MINNEAPOLIS — Nick Punto spent just one season at Target Field before leaving the Minnesota Twins organization, but he admitted it was weird to be in the visiting clubhouse for the first time Monday as his Boston Red Sox were in town to face his old squad.
“It’s always good to come back and see the guys, even though there’s only a few of them that I played with,” Punto said prior to Monday’s game. “There’s been a lot of turnover, but it’s always good to come back. There’s a lot of great memories here.”
Punto is still very well liked in Minnesota’s clubhouse. Even clubhouse attendant Wayne “Big Fella” Hattaway made sure to pass along a greeting to Punto.
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There aren’t many players left on the Twins’ roster, however, that played with Punto during his seven years in Minnesota. But those that are still around spoke highly of the Twins’ former utility infielder.
“He was a great guy. Whether he was playing third or short or second, he was always good defensively and always gave us a chance to win ballgames,” said first baseman Justin Morneau. “When he wasn’t playing, he was always in the game. He was always on the bench cheering on his teammates. He was one of my favorite teammates of all time.”
Added catcher Joe Mauer: “Nicky was always one of my favorite teammates of guys that I played with. He’s definitely well-liked around here.”
Punto watched from afar as Mauer and Morneau missed plenty of time last season for the Twins, who wound up losing 99 games. As hard as it was to see his former team struggle, Punto knows what Minnesota is capable of when its big bats are healthy.
With Mauer and Morneau leading the way, the Twins won the American League Central four times in Punto’s seven years in Minnesota, including his final year with the Twins in 2010. But as Punto was busy helping the Cardinals win a World Series, Mauer and Morneau were on the disabled list for much of the 2011 season.
“Without Mauer and Morneau healthy, it’s going to be tough for these guys ever to win,” Punto said. “In my tenure here for seven years, we had Mauer and Morneau healthy. That’s why we were as good as we were, in my opinion.”
Punto said Monday that his agent spoke with the Twins a bit this offseason, but there wasn’t much interest from Minnesota in bringing him back after he spent last season with the St. Louis Cardinals. Instead, he signed a two-year deal with the Red Sox.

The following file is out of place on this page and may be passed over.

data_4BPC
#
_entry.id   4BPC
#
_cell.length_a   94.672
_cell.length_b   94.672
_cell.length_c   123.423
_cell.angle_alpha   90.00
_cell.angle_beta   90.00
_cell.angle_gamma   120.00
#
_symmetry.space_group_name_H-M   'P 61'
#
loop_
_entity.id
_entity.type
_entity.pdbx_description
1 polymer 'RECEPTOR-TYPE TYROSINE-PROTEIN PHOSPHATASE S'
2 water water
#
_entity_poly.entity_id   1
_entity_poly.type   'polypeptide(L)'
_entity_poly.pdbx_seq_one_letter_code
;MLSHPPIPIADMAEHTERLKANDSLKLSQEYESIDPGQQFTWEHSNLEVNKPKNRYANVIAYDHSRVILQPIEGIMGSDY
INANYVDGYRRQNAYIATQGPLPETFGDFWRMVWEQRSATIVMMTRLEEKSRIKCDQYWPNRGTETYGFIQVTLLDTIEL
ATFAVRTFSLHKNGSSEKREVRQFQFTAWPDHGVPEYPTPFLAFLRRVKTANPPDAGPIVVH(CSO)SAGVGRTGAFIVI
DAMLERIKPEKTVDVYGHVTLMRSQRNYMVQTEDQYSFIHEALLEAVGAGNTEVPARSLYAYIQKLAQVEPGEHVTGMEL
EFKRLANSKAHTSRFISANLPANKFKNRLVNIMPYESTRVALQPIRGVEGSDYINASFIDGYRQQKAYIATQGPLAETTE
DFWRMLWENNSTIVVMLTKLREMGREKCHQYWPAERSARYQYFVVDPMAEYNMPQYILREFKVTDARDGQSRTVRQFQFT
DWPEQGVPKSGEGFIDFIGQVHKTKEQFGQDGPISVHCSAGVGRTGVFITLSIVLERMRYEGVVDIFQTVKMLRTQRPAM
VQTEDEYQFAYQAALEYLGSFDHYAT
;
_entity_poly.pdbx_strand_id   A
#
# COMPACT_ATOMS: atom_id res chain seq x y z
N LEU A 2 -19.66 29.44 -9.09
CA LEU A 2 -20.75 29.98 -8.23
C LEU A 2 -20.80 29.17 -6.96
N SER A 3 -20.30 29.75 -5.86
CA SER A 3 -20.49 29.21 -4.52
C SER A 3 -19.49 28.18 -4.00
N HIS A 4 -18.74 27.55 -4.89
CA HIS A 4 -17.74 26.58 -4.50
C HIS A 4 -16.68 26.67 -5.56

After playing 125 games for the Twins in 2009, Punto has seen his playing time slowly dwindle as he gets into the later stage of his career. Now 34, Punto has mainly served as a backup infielder so far this season with Boston. A year ago, he played in just 63 games with the Cardinals, partially due to injuries — he missed 36 games due to a strained oblique and also missed time with a sports hernia and a forearm injury.
Despite the injuries last season, Punto inked a two-year deal reportedly worth $3 million. So far, Punto’s new teammates are glad he signed with Boston, as he brings another World Series ring to a team that’s had pretty good success in recent years.
“He’s done it for a long time,” said Boston infielder Dustin Pedroia. “He’s definitely a valuable part to a winning team. We’re happy to have him.”
Punto wasn’t in the lineup for Monday’s series opener at Target Field, his first game here as a visitor. He’s played in just seven of Boston’s first 15 games this year, including just three starts. But Punto said he’s already embraced his new, albeit more limited role with his new team.
“Just prepare to play baseball. That’s pretty much what I did all offseason,” Punto said. “If you’re a role player or not, you’ve still got to be prepared to play baseball. Over here, there’s guys that play every day. That’s just part of it. I’m going to prepare just like I do every season.”
Punto spent just one season in St. Louis after leaving Minnesota, but it was a memorable one. He and the Cardinals beat the Texas Rangers in the World Series. Punto started five of the World Series games and was on the field for the final out of Game 7, a 6-2 Cardinals victory.
“It was incredible. It’s something I wish everybody could experience,” Punto said. “That’s the ultimate high is being world champs. … However many stories you hear of how cool it is, until you experience it; it’s tenfold better than what people say it is.”
That high, that feeling of being world champs is something Punto’s former Twins teammates are still searching for.
“I send him a text over there. I said if it wasn’t me, I’m happy it was him,” Mauer said of the World Series. “The guy works his butt off and works really hard at the game. It’s nice to see him get rewarded like that.”